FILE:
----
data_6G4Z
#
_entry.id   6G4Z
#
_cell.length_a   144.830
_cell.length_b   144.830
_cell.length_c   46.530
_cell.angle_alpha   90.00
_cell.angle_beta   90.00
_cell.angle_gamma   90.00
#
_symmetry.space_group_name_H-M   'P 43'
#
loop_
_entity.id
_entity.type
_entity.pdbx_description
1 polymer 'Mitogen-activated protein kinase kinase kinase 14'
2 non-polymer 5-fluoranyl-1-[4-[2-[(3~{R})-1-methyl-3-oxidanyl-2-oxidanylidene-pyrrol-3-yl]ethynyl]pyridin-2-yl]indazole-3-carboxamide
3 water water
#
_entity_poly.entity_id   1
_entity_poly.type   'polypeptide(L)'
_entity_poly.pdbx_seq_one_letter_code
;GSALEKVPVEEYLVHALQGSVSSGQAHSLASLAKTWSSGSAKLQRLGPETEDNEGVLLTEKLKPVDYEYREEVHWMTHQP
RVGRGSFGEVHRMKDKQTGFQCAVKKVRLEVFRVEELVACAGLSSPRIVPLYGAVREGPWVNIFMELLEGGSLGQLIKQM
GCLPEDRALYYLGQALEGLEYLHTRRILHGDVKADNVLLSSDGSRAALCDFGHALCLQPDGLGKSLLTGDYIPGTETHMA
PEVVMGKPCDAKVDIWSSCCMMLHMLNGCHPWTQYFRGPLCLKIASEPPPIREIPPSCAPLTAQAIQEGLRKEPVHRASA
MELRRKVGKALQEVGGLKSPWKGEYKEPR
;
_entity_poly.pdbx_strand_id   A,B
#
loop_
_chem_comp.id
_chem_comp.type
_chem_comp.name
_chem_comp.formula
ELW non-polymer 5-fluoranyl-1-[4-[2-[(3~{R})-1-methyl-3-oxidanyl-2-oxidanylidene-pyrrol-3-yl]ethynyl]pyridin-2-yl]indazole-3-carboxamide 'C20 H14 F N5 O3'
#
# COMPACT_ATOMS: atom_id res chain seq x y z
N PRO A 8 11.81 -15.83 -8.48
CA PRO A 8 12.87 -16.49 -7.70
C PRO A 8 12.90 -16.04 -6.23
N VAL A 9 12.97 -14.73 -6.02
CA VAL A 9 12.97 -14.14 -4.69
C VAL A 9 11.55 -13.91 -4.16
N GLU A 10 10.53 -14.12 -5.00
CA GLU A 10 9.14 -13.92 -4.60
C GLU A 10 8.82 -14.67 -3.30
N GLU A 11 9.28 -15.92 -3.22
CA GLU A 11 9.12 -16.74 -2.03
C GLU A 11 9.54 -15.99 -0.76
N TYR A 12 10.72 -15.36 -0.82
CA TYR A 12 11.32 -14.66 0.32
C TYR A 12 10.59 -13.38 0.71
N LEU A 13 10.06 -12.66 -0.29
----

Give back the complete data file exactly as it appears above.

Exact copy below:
data_6G4Z
#
_entry.id   6G4Z
#
_cell.length_a   144.830
_cell.length_b   144.830
_cell.length_c   46.530
_cell.angle_alpha   90.00
_cell.angle_beta   90.00
_cell.angle_gamma   90.00
#
_symmetry.space_group_name_H-M   'P 43'
#
loop_
_entity.id
_entity.type
_entity.pdbx_description
1 polymer 'Mitogen-activated protein kinase kinase kinase 14'
2 non-polymer 5-fluoranyl-1-[4-[2-[(3~{R})-1-methyl-3-oxidanyl-2-oxidanylidene-pyrrol-3-yl]ethynyl]pyridin-2-yl]indazole-3-carboxamide
3 water water
#
_entity_poly.entity_id   1
_entity_poly.type   'polypeptide(L)'
_entity_poly.pdbx_seq_one_letter_code
;GSALEKVPVEEYLVHALQGSVSSGQAHSLASLAKTWSSGSAKLQRLGPETEDNEGVLLTEKLKPVDYEYREEVHWMTHQP
RVGRGSFGEVHRMKDKQTGFQCAVKKVRLEVFRVEELVACAGLSSPRIVPLYGAVREGPWVNIFMELLEGGSLGQLIKQM
GCLPEDRALYYLGQALEGLEYLHTRRILHGDVKADNVLLSSDGSRAALCDFGHALCLQPDGLGKSLLTGDYIPGTETHMA
PEVVMGKPCDAKVDIWSSCCMMLHMLNGCHPWTQYFRGPLCLKIASEPPPIREIPPSCAPLTAQAIQEGLRKEPVHRASA
MELRRKVGKALQEVGGLKSPWKGEYKEPR
;
_entity_poly.pdbx_strand_id   A,B
#
loop_
_chem_comp.id
_chem_comp.type
_chem_comp.name
_chem_comp.formula
ELW non-polymer 5-fluoranyl-1-[4-[2-[(3~{R})-1-methyl-3-oxidanyl-2-oxidanylidene-pyrrol-3-yl]ethynyl]pyridin-2-yl]indazole-3-carboxamide 'C20 H14 F N5 O3'
#
# COMPACT_ATOMS: atom_id res chain seq x y z
N PRO A 8 11.81 -15.83 -8.48
CA PRO A 8 12.87 -16.49 -7.70
C PRO A 8 12.90 -16.04 -6.23
N VAL A 9 12.97 -14.73 -6.02
CA VAL A 9 12.97 -14.14 -4.69
C VAL A 9 11.55 -13.91 -4.16
N GLU A 10 10.53 -14.12 -5.00
CA GLU A 10 9.14 -13.92 -4.60
C GLU A 10 8.82 -14.67 -3.30
N GLU A 11 9.28 -15.92 -3.22
CA GLU A 11 9.12 -16.74 -2.03
C GLU A 11 9.54 -15.99 -0.76
N TYR A 12 10.72 -15.36 -0.82
CA TYR A 12 11.32 -14.66 0.32
C TYR A 12 10.59 -13.38 0.71
N LEU A 13 10.06 -12.66 -0.29